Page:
I usually try to stay out of this industry nonsense for a few reasons, namely because I find it to be unprofessional and petty, but this particular time it has gone a bit too far and people are just blindly posting this information all over Facebook and their blogs and it is just this side of bullying, in my ever so humble opinion. That being said, it is very important that I preface this by saying this is my experience after contacting the USDA and PPA (the photographers trade association) and that I am sharing this information with you because it was very difficult to get anything but a vague answer from several people and I don’t want anyone operating under misinformation. If you have any questions regarding this for your own business or a session you have scheduled, please do contact the USDA or PPA yourself and ask them specifically about your situation.
Ok, so maybe you’ve seen this little gem of an article (titled “Bunnies and chiclets and children, oh my!”)? Over the past week or so, it has gone pretty viral in the photography industry. I saw it about a week ago and just sat quietly by and watched it get reposted time and time again; I wasn’t worried about it because I was confident that my upcoming bunny sessions are totally legit. And then I got a certified letter in the mail from the USDA yesterday, which obviously sent me into freakout mode trying to figure out what I did wrong (turns out nothing, just as I thought) and how to fix it so I didn’t have to cancel on my clients. This certified “letter” was really a certified package with about 20 pages of paperwork with various titles having to do with fees and licenses and items and classes and exhibitors along with a book on the Animal Welfare Act and Animal Welfare Regulations. Needless to say, I was overwhelmed and my head was spinning. I immediately called the USDA and was transferred to the Washington office. I was very up front and nice about why I was calling and told her my exact situation regarding the bunny mini sessions and my style and niche of photography. She told me that I have photos of animals on my website, which meant I was in direct violation of the law, because I did not have a license to do so. I told her I was confused since I had researched this after reading the aforementioned blog post and this was the first I was hearing of this law and asked her if she could please clarify a few questions for me; every question was eventually met with “I sent you the information, read it.” Well, now that isn’t very helpful, is it? I told her I was more than happy to read it and had in fact already looked through much of it, but I was overwhelmed and confused because I did not see A SINGLE THING regarding photography and photographers, let alone something as specific as my situation and could she pretty please just direct me where to look, which form, which chapter, ANYthing so I could begin to figure this out since she was certainly not going to help me in doing so. Again, no, figure it out yourself.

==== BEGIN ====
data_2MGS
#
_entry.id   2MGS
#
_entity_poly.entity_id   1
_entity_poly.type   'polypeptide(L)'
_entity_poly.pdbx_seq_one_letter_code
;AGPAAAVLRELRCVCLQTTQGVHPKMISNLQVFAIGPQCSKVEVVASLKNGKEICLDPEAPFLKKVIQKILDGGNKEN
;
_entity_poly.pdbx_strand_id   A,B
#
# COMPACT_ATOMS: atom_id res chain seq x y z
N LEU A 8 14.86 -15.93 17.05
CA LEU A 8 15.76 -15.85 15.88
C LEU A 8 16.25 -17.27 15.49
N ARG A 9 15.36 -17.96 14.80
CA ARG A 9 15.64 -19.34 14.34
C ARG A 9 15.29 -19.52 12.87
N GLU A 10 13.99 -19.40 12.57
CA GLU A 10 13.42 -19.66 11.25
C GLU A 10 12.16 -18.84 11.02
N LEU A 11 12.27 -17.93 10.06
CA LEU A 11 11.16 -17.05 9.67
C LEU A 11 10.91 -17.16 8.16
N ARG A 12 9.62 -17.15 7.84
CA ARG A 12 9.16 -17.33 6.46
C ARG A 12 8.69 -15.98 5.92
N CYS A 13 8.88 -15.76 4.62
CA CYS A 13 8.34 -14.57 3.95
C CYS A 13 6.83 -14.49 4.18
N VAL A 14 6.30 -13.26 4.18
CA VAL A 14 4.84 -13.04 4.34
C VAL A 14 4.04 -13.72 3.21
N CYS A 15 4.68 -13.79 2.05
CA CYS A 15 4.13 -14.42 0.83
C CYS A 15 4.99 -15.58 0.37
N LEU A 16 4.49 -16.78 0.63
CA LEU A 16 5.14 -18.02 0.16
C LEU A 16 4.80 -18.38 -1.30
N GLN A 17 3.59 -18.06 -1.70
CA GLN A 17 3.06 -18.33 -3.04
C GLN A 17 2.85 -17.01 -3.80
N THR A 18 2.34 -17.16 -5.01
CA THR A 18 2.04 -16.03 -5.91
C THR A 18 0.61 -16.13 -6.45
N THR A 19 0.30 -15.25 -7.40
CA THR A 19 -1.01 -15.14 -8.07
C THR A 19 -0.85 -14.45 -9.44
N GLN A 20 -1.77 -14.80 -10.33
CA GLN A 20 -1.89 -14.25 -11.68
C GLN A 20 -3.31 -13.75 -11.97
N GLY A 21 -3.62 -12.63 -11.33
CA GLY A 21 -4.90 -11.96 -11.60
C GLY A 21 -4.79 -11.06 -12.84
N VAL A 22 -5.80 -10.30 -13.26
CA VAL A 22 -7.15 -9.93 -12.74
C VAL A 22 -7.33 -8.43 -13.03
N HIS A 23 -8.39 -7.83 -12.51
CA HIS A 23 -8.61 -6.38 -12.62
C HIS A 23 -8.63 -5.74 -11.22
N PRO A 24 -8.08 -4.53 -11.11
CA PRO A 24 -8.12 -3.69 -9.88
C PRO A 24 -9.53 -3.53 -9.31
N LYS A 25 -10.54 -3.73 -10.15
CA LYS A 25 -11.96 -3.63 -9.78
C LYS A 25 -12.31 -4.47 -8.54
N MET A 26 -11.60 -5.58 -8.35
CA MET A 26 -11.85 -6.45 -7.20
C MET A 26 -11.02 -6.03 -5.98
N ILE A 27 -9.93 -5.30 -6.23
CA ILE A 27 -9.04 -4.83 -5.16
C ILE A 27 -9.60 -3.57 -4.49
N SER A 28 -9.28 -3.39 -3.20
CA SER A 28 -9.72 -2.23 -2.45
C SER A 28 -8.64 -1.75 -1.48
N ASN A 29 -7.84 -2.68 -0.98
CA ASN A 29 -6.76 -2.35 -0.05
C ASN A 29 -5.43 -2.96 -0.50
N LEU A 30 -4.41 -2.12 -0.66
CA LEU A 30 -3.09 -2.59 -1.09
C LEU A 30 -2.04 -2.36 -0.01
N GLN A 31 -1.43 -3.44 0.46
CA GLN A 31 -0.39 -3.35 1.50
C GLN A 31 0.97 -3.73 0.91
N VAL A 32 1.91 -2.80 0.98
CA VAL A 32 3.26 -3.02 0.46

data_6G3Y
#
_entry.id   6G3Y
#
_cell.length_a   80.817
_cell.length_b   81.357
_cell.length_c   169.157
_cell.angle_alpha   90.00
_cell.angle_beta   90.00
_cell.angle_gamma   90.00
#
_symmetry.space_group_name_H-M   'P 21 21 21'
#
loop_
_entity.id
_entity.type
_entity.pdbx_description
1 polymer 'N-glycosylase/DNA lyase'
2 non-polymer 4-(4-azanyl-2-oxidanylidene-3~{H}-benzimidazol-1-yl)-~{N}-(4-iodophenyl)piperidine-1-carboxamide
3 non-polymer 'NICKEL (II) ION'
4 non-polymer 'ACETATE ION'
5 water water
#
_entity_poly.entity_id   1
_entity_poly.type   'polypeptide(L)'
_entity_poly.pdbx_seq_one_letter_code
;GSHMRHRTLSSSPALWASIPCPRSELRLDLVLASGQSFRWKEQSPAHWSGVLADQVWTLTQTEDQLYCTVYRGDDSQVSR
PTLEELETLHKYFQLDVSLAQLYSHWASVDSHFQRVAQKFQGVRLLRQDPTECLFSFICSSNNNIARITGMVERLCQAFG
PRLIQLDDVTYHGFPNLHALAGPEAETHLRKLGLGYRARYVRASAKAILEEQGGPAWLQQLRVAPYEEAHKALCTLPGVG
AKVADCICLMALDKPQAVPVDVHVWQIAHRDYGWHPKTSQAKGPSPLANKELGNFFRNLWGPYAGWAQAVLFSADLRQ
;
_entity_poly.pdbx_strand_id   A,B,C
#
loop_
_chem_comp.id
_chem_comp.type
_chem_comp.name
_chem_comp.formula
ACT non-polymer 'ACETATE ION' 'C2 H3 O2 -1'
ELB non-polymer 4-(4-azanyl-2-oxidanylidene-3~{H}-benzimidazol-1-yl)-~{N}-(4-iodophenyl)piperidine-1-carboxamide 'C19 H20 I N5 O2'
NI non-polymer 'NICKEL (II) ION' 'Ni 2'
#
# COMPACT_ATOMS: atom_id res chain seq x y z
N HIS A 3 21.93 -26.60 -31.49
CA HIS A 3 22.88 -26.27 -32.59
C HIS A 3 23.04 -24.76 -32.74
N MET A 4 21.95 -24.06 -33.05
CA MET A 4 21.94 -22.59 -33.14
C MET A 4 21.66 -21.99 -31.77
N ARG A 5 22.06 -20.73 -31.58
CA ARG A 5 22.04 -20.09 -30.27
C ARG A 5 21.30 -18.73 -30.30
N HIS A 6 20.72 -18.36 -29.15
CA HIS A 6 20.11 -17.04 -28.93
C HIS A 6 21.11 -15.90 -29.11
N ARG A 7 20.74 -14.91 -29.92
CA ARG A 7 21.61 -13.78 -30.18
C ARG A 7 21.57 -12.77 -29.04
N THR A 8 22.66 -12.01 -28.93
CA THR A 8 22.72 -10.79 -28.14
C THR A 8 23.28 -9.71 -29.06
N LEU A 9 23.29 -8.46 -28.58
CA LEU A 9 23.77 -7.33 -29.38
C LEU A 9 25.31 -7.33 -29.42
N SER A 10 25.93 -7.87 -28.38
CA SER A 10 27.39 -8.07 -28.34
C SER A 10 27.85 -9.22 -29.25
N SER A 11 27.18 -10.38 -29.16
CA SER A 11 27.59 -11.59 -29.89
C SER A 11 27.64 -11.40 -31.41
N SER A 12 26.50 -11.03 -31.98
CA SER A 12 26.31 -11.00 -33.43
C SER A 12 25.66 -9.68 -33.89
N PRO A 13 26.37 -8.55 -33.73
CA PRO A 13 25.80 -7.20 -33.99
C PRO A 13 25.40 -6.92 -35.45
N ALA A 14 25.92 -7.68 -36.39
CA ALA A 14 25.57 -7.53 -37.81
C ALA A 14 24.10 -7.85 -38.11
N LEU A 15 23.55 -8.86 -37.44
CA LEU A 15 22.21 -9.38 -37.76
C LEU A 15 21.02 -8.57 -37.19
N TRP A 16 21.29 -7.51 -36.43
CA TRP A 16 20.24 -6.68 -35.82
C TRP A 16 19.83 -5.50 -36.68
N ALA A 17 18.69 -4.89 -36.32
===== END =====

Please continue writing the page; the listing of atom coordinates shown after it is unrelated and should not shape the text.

At this point I began asking specific questions, one of which was if the animals in the photo were clients’ pets, did the regulation still apply. I was told that yes, it absolutely still applied to any animal in the photo and any information I was reading from anywhere else was completely and totally wrong.